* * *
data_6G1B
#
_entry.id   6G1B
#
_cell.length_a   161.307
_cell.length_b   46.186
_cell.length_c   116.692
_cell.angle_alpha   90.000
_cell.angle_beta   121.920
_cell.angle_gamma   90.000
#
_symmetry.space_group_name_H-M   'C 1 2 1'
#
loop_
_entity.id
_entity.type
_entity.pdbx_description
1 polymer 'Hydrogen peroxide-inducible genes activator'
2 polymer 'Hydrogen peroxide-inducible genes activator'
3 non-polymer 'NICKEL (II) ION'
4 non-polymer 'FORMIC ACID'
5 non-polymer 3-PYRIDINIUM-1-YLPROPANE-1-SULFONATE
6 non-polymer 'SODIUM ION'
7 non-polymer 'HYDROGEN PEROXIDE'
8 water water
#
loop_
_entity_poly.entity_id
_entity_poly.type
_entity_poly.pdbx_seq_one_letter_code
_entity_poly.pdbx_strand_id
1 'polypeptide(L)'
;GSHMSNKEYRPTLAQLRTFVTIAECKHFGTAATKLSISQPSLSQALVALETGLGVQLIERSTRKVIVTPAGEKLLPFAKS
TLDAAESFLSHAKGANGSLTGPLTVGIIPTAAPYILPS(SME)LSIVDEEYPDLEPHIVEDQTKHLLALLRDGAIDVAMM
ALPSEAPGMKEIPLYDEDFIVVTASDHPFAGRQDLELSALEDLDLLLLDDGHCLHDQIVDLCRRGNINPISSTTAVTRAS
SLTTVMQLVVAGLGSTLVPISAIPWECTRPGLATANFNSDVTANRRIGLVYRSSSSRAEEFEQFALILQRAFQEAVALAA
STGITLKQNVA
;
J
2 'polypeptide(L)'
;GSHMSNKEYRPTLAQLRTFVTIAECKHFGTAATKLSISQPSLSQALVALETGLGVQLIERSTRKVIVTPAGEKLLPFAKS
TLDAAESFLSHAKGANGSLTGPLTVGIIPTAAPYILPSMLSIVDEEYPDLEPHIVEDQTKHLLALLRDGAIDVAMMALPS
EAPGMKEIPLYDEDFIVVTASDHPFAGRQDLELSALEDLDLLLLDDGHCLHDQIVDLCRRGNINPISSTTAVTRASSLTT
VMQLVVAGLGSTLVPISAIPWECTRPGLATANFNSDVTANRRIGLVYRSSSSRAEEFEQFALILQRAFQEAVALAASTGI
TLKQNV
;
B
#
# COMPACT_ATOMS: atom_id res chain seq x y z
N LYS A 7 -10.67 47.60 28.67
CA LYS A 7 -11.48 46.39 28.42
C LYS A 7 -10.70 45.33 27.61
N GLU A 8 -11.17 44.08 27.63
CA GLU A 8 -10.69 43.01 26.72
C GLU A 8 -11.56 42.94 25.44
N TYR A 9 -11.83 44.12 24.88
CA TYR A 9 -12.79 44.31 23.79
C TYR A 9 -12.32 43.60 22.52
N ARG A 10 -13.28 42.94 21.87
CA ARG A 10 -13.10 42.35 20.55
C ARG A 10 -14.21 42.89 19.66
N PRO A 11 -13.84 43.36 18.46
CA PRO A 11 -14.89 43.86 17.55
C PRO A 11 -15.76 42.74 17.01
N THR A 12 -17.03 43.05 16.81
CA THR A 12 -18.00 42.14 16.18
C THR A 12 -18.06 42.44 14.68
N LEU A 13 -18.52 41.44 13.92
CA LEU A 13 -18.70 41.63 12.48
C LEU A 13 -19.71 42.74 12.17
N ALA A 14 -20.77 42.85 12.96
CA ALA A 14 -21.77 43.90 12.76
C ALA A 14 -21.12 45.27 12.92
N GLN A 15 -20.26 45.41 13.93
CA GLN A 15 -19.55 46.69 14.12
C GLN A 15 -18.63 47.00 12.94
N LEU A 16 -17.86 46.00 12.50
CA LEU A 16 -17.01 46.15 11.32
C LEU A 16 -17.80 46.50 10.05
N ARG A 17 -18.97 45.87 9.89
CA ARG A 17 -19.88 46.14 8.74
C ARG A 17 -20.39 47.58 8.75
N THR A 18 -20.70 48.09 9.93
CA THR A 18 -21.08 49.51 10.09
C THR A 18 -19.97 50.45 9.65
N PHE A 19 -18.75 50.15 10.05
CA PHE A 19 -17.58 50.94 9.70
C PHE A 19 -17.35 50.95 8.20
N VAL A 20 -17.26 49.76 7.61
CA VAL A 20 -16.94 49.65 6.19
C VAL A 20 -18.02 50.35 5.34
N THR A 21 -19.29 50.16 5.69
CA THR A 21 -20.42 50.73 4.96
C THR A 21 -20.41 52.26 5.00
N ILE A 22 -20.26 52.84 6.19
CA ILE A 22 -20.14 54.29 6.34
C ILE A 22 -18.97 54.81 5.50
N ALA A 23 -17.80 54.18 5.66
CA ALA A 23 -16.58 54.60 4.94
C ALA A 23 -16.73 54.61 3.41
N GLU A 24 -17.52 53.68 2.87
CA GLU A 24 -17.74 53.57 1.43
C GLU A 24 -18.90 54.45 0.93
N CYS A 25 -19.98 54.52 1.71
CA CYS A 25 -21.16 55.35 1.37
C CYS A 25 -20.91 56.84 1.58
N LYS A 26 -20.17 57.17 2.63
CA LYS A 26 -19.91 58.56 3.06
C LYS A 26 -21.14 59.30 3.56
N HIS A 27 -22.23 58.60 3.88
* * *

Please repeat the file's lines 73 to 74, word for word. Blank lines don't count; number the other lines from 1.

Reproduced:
C ALA A 14 -21.12 45.27 12.92
N GLN A 15 -20.26 45.41 13.93